AUSTIN (KXAN) — When many Texas counties bought their latest voting machines, Justin Timberlake and Britney Spears just broke up, Nickelback topped the music charts, and President Bush signed the No Child Left Behind Act into law. The year was 2002.
Most county officials bought machines after Florida fumbled the 2000 election and Congress passed the Help America Vote Act.
In 2018, county voting machines confused many Texans who accidentally changed their votes after machines took several seconds to populate results, “Connection issues” plagued Hays County, and voting machines temporarily malfunctioned in Williamson County.
Several Texas lawmakers filed bills to require new voting machines but one Central Texas lawmaker thinks the state should help pay for them.
Austin Democrat Celia Israel filed House Bill 362 to create a Voting System Fund in the Secretary of State’s Office.
“This is one way to call attention to the fact that the machines are antiquated,” said Rep. Israel, D-Austin, “Running the election is one thing but running the election when we double in size every ten years is a strain on the machinery and a strain on the system.”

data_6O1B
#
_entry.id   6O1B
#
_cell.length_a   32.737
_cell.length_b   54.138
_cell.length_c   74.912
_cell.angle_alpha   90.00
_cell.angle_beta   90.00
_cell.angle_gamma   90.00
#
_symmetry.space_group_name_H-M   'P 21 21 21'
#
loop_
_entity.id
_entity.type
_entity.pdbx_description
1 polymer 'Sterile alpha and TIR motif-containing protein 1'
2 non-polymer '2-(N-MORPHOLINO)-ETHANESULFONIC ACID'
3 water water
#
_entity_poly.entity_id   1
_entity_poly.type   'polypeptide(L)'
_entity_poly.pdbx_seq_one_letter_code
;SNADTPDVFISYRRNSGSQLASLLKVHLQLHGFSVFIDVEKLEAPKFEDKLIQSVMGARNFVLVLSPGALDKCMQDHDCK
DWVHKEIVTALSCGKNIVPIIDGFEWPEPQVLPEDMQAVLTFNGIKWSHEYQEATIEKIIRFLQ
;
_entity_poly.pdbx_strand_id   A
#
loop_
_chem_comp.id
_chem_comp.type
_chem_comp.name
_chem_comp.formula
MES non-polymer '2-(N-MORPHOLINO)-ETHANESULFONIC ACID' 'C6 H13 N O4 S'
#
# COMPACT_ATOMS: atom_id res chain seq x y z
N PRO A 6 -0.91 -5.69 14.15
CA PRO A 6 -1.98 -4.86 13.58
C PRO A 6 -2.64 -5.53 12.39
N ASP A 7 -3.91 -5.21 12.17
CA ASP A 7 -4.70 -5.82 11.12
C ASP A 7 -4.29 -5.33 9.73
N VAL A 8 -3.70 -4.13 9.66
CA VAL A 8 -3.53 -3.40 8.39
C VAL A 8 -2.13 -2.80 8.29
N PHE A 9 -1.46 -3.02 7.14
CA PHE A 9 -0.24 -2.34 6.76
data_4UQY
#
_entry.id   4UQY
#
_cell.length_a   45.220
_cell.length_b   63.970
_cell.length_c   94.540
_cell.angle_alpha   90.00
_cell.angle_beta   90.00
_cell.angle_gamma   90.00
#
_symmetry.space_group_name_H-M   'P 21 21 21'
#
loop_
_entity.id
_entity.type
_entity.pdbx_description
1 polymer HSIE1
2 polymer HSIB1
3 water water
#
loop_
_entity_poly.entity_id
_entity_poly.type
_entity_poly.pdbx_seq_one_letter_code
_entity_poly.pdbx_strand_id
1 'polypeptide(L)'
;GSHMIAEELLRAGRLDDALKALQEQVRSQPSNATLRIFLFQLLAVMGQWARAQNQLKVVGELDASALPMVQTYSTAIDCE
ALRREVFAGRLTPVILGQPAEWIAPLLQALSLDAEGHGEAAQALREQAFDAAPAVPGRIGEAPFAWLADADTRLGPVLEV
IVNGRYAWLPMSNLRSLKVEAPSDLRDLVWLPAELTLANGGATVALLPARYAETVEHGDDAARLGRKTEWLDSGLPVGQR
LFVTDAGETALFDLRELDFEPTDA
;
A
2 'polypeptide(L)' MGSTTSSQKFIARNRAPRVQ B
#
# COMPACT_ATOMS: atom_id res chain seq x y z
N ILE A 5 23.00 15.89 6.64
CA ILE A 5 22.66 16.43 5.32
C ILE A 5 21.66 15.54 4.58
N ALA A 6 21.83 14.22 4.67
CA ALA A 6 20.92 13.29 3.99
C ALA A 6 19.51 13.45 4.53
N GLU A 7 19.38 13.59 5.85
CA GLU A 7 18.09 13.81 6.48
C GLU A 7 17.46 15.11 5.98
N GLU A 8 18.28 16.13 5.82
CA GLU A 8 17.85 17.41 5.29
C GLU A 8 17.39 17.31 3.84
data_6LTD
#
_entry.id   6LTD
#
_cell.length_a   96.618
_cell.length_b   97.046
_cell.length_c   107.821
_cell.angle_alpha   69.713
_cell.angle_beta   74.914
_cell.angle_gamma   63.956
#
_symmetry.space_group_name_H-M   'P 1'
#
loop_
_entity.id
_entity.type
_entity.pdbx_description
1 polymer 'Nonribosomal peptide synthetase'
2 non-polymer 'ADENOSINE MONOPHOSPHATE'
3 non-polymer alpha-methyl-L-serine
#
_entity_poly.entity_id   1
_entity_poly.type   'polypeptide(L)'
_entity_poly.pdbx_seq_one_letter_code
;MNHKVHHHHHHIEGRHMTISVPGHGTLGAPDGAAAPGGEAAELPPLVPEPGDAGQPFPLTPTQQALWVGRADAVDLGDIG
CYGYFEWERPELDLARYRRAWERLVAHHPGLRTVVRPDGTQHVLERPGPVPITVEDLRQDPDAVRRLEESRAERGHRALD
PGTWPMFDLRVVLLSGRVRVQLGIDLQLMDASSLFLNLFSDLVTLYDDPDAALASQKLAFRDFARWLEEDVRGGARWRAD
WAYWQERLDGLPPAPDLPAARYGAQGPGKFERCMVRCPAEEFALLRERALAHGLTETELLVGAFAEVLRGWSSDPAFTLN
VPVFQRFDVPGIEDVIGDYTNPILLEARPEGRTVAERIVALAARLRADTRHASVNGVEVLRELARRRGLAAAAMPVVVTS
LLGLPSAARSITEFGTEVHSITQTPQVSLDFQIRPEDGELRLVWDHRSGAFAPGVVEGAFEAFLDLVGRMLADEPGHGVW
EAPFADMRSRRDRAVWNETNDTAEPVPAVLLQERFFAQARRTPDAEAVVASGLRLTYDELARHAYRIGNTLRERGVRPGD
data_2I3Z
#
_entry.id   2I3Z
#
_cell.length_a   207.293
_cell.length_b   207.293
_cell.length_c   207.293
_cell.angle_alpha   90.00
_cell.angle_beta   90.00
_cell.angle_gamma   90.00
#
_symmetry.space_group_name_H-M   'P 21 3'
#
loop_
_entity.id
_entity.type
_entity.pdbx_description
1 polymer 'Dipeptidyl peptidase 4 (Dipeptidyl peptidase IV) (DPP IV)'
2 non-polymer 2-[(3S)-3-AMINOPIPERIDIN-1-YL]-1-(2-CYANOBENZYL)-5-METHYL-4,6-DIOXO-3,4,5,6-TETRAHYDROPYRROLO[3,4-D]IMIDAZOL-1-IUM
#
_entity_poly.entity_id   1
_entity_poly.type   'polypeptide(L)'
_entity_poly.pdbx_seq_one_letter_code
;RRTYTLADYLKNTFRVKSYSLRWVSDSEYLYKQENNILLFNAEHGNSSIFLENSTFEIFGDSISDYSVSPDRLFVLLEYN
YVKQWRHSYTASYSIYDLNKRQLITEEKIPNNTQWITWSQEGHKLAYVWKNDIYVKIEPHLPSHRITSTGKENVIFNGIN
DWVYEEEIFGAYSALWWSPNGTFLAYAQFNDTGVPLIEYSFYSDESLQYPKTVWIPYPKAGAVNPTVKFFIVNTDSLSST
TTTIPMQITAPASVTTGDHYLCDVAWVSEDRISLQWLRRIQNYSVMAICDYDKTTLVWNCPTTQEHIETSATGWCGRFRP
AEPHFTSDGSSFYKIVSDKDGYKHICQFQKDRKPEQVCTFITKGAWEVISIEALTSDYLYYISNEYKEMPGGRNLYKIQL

Three large companies make machines and the cost can be high. Williamson County alone plans on buying new machines at more than $4.5 million dollars next year. The county’s election administrator Christopher Davis told KXAN other counties don’t have the money.
“The state coming in to help, she’s on to something. She’s (Israel) right that this would be welcome to a whole host of counties. There are a lot of counties that are in need of upgrading to the next generation,” said Davis.
Edgewood Republican Bob Hall and Fort Worth Democrat Ramon Romero filed two other bills requiring all voting machines to be upgraded in the years ahead.
Lawmakers begin their legislative session this January.
This is not a new problem. In July, Texas Secretary of State Rolando Pablos sent a letter to the U.S. Election Assistance Commission detailing how the recent Help America Vote Act funds were “not nearly sufficient to replace voting systems on a statewide basis.”
Between 2003 and 2012, Texas counties received $150 from HAVA passed through the state.
Pablos wrote that any statewide overhaul “would require a substantially larger federal commitment in order to make a meaningful impact on subsidizing the costs to the counties in their efforts to modernize their voting equipment.”
The Texas secretary of state estimates new machines for the three largest counties would cost $50 million dollars.